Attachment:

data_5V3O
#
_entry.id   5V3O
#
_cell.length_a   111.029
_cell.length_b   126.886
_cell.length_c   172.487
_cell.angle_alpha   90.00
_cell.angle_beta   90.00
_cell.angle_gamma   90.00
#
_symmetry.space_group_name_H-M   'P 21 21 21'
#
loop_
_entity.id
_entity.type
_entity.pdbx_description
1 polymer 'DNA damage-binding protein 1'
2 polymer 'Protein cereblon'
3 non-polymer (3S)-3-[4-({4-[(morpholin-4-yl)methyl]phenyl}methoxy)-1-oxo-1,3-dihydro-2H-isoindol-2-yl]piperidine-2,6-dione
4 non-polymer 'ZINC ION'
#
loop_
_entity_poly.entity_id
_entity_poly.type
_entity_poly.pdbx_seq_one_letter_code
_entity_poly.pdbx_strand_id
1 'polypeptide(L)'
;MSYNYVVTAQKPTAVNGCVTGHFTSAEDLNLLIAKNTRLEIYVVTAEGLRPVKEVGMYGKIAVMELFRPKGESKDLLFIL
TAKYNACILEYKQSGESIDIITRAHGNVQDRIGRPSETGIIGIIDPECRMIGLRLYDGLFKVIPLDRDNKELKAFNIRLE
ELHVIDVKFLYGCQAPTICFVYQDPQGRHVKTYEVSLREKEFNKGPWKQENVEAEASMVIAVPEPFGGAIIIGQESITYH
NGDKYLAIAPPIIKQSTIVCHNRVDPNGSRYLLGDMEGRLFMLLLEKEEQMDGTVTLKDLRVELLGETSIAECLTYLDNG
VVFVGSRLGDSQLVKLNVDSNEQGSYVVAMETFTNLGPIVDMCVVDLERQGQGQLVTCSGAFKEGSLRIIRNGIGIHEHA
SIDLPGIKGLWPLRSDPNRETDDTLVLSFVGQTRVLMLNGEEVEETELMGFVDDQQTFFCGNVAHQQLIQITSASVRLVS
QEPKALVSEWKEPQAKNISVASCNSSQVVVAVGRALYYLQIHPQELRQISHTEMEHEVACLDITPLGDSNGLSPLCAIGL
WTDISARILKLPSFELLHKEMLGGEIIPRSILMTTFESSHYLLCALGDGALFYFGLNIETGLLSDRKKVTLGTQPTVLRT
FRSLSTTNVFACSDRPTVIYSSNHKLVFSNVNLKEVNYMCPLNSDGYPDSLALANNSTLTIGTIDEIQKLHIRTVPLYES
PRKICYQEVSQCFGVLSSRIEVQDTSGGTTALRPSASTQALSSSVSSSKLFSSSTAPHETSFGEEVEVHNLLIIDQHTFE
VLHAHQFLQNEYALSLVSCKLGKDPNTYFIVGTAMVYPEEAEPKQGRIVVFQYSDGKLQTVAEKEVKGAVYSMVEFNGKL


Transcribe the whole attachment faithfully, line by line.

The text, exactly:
data_5V3O
#
_entry.id   5V3O
#
_cell.length_a   111.029
_cell.length_b   126.886
_cell.length_c   172.487
_cell.angle_alpha   90.00
_cell.angle_beta   90.00
_cell.angle_gamma   90.00
#
_symmetry.space_group_name_H-M   'P 21 21 21'
#
loop_
_entity.id
_entity.type
_entity.pdbx_description
1 polymer 'DNA damage-binding protein 1'
2 polymer 'Protein cereblon'
3 non-polymer (3S)-3-[4-({4-[(morpholin-4-yl)methyl]phenyl}methoxy)-1-oxo-1,3-dihydro-2H-isoindol-2-yl]piperidine-2,6-dione
4 non-polymer 'ZINC ION'
#
loop_
_entity_poly.entity_id
_entity_poly.type
_entity_poly.pdbx_seq_one_letter_code
_entity_poly.pdbx_strand_id
1 'polypeptide(L)'
;MSYNYVVTAQKPTAVNGCVTGHFTSAEDLNLLIAKNTRLEIYVVTAEGLRPVKEVGMYGKIAVMELFRPKGESKDLLFIL
TAKYNACILEYKQSGESIDIITRAHGNVQDRIGRPSETGIIGIIDPECRMIGLRLYDGLFKVIPLDRDNKELKAFNIRLE
ELHVIDVKFLYGCQAPTICFVYQDPQGRHVKTYEVSLREKEFNKGPWKQENVEAEASMVIAVPEPFGGAIIIGQESITYH
NGDKYLAIAPPIIKQSTIVCHNRVDPNGSRYLLGDMEGRLFMLLLEKEEQMDGTVTLKDLRVELLGETSIAECLTYLDNG
VVFVGSRLGDSQLVKLNVDSNEQGSYVVAMETFTNLGPIVDMCVVDLERQGQGQLVTCSGAFKEGSLRIIRNGIGIHEHA
SIDLPGIKGLWPLRSDPNRETDDTLVLSFVGQTRVLMLNGEEVEETELMGFVDDQQTFFCGNVAHQQLIQITSASVRLVS
QEPKALVSEWKEPQAKNISVASCNSSQVVVAVGRALYYLQIHPQELRQISHTEMEHEVACLDITPLGDSNGLSPLCAIGL
WTDISARILKLPSFELLHKEMLGGEIIPRSILMTTFESSHYLLCALGDGALFYFGLNIETGLLSDRKKVTLGTQPTVLRT
FRSLSTTNVFACSDRPTVIYSSNHKLVFSNVNLKEVNYMCPLNSDGYPDSLALANNSTLTIGTIDEIQKLHIRTVPLYES
PRKICYQEVSQCFGVLSSRIEVQDTSGGTTALRPSASTQALSSSVSSSKLFSSSTAPHETSFGEEVEVHNLLIIDQHTFE
VLHAHQFLQNEYALSLVSCKLGKDPNTYFIVGTAMVYPEEAEPKQGRIVVFQYSDGKLQTVAEKEVKGAVYSMVEFNGKL